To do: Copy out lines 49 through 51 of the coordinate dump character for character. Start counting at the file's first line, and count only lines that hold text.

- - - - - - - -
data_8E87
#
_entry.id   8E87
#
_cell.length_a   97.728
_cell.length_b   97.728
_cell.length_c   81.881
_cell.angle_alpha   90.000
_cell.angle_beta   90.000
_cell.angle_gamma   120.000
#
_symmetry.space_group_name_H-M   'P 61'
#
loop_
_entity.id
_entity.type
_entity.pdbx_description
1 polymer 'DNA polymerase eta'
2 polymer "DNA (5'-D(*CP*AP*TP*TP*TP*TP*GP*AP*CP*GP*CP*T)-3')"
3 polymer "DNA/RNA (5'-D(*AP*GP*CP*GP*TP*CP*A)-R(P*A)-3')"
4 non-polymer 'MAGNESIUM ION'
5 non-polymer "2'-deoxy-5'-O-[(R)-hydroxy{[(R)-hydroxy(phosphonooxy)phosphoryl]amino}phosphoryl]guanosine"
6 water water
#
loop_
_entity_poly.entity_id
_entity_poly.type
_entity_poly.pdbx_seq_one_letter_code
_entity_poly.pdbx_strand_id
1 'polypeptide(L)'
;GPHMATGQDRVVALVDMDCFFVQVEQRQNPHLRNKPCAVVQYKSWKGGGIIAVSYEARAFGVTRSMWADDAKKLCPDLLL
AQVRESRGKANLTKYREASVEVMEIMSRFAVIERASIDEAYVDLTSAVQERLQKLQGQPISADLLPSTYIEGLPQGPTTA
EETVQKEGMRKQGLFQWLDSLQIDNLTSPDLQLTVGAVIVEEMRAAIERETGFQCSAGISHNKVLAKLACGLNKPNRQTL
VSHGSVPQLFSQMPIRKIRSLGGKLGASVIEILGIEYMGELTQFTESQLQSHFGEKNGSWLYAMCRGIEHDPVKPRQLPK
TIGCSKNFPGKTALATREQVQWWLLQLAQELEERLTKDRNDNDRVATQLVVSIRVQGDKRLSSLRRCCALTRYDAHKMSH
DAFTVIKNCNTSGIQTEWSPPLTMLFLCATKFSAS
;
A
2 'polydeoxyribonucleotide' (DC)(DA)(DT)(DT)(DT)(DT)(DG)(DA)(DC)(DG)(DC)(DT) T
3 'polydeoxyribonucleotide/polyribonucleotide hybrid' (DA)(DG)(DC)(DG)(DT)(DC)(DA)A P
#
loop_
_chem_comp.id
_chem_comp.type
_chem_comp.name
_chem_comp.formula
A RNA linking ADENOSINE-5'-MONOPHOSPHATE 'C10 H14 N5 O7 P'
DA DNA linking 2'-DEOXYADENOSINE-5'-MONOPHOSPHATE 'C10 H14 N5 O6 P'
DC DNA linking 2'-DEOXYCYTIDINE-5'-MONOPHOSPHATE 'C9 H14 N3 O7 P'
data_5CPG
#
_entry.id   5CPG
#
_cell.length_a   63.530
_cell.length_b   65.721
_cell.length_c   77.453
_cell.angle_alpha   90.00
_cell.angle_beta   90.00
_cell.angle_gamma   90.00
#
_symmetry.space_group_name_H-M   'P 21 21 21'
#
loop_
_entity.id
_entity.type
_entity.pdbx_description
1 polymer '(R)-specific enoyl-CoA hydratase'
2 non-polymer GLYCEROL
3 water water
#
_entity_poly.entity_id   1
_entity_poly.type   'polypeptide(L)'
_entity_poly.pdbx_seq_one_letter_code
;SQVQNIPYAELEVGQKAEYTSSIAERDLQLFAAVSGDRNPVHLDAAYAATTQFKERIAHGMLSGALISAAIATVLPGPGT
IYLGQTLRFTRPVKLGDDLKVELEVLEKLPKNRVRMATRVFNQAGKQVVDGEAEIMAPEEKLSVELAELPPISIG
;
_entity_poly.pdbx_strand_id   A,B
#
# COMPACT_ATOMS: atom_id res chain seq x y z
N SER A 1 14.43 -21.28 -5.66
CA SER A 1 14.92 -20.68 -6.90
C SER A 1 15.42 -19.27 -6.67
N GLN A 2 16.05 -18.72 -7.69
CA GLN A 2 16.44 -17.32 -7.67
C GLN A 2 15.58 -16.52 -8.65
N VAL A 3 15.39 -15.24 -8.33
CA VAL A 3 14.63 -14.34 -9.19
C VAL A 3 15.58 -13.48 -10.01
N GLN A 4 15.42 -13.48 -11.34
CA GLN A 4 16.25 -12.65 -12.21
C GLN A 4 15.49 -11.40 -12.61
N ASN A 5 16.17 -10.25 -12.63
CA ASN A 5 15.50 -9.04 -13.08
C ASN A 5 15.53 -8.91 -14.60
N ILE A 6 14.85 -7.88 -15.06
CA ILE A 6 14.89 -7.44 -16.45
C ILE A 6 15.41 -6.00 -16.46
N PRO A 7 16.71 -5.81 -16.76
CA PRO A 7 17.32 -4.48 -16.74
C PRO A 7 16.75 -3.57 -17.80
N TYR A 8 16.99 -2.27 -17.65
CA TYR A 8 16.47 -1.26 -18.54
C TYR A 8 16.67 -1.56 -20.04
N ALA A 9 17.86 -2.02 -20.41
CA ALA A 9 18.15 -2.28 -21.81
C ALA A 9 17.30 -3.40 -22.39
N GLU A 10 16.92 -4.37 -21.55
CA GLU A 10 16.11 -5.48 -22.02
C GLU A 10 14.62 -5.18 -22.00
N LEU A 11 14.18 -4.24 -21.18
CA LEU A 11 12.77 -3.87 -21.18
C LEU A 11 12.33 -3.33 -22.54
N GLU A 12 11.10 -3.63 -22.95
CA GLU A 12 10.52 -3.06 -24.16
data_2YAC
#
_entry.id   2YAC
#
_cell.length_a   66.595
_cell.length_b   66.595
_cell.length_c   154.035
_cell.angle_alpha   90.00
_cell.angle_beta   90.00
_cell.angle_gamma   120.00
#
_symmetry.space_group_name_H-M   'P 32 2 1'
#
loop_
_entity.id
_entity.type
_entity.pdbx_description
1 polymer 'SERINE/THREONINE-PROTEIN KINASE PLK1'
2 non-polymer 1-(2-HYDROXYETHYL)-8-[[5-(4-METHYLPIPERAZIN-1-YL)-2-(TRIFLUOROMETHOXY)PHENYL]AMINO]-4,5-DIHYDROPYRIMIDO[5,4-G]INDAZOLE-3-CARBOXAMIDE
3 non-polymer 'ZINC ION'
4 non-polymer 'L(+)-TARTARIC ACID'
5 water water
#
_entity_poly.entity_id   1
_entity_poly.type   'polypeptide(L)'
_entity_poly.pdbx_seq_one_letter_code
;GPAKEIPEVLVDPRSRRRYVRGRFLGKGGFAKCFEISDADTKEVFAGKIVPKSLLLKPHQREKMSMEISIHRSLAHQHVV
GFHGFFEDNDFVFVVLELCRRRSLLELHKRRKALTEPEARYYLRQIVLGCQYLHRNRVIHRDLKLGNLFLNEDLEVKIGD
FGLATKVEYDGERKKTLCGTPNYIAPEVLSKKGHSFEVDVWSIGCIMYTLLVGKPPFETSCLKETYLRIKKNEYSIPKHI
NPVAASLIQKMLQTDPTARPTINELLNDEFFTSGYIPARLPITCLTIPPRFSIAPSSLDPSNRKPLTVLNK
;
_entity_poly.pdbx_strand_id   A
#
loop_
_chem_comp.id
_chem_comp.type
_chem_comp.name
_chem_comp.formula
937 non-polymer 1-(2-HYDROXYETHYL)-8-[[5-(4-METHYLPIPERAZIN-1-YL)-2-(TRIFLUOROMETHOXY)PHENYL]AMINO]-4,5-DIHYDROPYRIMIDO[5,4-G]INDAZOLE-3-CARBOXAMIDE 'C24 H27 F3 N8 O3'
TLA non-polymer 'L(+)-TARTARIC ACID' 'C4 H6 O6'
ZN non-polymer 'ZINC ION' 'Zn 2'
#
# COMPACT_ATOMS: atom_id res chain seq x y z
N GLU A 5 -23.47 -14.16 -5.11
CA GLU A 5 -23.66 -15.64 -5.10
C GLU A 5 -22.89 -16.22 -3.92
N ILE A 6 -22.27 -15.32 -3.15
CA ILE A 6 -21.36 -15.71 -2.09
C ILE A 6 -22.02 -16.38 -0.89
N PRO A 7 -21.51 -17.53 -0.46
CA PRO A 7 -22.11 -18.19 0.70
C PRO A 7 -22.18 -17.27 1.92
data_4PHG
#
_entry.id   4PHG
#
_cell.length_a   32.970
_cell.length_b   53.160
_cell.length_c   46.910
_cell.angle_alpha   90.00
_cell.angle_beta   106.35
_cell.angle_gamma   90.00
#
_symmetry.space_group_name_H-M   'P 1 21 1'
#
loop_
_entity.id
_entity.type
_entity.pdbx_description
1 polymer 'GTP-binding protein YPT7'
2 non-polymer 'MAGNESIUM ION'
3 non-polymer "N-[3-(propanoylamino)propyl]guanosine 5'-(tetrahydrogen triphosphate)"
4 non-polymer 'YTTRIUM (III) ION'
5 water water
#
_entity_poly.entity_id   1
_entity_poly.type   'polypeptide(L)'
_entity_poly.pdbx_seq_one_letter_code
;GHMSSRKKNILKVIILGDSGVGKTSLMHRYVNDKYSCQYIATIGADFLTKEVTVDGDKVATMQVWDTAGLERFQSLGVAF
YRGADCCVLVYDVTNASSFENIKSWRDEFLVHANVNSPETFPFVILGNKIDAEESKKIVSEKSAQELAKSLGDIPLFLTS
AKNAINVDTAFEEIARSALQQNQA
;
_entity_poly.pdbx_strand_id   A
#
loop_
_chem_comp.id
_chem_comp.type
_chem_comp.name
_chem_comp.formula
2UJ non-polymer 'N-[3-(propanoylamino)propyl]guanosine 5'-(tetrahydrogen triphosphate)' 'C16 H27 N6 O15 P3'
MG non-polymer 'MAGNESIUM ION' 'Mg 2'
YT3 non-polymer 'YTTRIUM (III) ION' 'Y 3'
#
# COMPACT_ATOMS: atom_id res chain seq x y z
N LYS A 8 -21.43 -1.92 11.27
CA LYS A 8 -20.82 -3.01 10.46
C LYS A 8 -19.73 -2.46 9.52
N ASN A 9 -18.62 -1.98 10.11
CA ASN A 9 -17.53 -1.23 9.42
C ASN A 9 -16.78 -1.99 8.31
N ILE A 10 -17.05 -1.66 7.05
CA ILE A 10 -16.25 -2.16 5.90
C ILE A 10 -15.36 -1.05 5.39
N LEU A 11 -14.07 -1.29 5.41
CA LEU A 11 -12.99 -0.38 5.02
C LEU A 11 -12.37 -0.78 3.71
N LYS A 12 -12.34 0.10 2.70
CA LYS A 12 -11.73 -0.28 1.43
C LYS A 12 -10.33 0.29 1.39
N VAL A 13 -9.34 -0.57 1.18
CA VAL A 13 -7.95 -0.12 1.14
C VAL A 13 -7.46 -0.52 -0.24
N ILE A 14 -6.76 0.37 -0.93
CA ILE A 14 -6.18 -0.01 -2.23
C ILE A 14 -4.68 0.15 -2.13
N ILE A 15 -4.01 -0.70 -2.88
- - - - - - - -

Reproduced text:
DC DNA linking 2'-DEOXYCYTIDINE-5'-MONOPHOSPHATE 'C9 H14 N3 O7 P'
data_5CPG
#